Nice how all that ties together, huh? And thanks, gravedancer.

Anybody else notice that when MSNBC held a cable discussion of Rep. Charlie Rangel's woes yesterday morning, the video backdrop was a reproduction of our editorial?

-mike vogel 

Peace Bridge editorial: A security clearance

Homeland Security's reaffirmation of an earlier rejection of Canada-side shared border facilities (the fed's won't conform practices at this crossing to Canada's constitution, arguing that doing so would mean a worrisome lower level of security here than at other crossings) restarts the long and laborious Peace Bridge Expansion Project process. Our Wednesday editorial weighs in on that decision.

As some commenters have taken pains to note in M.O.O. (Matters of Opinion) blog postings, this newspaper's stance has been consistent. But we recognize, and often publish, op-eds and letters from those with opposing viewpoints. The debate is healthy. Here's another chance to let your views be known. You can comment now, or wait for the editorial . . .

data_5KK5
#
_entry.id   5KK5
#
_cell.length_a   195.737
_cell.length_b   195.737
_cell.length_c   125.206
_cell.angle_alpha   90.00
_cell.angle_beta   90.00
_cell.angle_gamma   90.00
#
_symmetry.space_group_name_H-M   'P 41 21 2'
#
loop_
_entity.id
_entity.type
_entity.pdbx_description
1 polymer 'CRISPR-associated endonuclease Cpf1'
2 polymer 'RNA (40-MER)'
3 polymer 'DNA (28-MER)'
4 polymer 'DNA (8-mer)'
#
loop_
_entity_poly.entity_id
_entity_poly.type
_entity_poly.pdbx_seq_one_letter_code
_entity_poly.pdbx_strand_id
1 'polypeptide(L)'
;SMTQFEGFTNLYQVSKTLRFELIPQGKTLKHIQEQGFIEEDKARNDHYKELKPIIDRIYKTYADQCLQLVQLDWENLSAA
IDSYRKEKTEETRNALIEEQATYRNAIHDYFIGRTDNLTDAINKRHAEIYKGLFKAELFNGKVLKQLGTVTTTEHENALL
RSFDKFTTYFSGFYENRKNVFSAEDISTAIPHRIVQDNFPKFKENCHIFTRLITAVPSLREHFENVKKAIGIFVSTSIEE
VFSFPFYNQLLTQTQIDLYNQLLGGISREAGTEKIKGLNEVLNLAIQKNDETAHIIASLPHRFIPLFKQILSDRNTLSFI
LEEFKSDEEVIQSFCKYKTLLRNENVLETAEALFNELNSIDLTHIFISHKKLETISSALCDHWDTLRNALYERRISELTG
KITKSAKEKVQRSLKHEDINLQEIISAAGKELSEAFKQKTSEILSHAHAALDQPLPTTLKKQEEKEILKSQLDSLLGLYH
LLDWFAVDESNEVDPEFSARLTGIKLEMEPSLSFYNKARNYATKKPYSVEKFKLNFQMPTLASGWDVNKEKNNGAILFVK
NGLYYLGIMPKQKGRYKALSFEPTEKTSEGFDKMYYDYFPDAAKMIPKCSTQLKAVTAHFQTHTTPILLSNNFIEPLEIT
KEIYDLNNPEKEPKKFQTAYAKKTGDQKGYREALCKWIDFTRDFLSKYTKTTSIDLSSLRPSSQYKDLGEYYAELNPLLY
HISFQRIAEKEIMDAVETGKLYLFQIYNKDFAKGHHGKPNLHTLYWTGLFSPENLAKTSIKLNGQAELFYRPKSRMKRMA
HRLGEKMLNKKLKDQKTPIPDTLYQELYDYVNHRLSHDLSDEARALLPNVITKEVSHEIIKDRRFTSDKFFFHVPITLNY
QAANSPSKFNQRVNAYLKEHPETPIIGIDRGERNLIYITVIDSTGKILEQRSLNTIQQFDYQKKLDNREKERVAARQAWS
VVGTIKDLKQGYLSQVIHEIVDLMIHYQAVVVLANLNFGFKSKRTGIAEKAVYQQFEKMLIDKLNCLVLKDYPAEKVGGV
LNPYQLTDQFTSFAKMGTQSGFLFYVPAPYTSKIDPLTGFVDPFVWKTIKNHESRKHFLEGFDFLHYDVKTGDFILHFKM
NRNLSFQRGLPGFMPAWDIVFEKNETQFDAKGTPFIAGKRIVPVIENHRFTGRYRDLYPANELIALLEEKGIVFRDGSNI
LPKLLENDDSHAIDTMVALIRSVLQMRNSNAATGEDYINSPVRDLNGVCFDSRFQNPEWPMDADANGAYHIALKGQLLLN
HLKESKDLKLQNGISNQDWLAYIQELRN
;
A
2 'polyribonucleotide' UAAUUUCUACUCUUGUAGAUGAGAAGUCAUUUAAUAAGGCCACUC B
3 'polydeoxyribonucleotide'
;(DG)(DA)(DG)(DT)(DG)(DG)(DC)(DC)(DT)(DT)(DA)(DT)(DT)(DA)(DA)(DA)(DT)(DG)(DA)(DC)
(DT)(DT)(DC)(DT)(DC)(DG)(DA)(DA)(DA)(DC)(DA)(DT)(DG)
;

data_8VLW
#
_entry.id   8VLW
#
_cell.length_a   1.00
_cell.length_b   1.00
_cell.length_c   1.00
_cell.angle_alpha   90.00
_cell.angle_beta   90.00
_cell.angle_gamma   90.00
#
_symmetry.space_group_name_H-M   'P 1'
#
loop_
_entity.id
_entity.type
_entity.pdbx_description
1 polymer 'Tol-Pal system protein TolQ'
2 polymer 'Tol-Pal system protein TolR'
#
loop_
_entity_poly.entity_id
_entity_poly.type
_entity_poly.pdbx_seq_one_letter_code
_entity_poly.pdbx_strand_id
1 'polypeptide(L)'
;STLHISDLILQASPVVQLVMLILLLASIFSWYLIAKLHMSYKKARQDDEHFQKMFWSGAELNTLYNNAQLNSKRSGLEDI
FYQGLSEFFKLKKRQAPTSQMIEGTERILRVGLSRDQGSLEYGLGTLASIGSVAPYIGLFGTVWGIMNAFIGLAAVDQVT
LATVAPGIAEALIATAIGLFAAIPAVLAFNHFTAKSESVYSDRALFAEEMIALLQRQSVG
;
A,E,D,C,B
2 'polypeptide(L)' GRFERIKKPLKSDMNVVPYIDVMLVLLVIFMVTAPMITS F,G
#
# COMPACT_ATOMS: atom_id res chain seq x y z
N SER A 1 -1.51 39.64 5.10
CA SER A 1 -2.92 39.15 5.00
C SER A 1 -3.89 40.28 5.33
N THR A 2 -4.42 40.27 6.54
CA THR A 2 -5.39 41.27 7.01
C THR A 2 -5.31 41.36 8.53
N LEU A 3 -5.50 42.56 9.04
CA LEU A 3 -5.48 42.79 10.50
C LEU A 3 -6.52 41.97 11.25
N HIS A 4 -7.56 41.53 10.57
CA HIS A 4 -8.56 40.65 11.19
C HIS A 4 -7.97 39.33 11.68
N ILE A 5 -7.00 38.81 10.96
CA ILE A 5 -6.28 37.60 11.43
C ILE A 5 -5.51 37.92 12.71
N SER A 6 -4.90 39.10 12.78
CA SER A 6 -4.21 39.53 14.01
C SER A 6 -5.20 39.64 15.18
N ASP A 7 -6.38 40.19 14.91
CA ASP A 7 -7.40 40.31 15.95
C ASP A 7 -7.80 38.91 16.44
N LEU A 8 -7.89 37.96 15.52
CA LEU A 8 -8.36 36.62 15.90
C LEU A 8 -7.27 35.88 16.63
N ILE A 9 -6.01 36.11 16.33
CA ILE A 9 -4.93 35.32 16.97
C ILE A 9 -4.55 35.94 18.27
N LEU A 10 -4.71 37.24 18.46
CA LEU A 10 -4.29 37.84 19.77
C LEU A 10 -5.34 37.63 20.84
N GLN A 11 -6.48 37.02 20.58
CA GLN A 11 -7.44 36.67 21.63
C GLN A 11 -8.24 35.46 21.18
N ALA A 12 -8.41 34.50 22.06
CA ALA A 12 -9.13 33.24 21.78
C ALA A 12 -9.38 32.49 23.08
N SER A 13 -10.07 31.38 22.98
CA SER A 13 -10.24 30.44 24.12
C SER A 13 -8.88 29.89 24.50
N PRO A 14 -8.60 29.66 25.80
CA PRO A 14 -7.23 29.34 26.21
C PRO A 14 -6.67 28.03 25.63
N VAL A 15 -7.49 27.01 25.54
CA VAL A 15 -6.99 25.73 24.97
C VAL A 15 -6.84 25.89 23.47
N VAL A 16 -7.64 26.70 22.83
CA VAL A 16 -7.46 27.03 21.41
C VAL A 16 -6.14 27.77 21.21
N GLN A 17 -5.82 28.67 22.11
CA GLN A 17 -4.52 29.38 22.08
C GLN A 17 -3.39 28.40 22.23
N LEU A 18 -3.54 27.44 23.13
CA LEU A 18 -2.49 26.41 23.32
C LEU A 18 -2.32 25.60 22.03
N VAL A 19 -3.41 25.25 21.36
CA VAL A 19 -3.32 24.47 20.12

Editorials: Today's edboard (9/1)

Good morning:

Election season officially opens for us today, with an endorsement interview (momentarily) with Buffalo mayoral candidate Mickey Kearns. We'll do one with Byron Brown next week. That office will be decided in the primaries this year.

For topics from today's debates, we'll take up the emerging new Afghanistan strategy and the robo-call restrictions, as well as the disincentive to living/running a business here that's embodied in the new state-expanded utility fee that's on your bills.

-Mike Vogel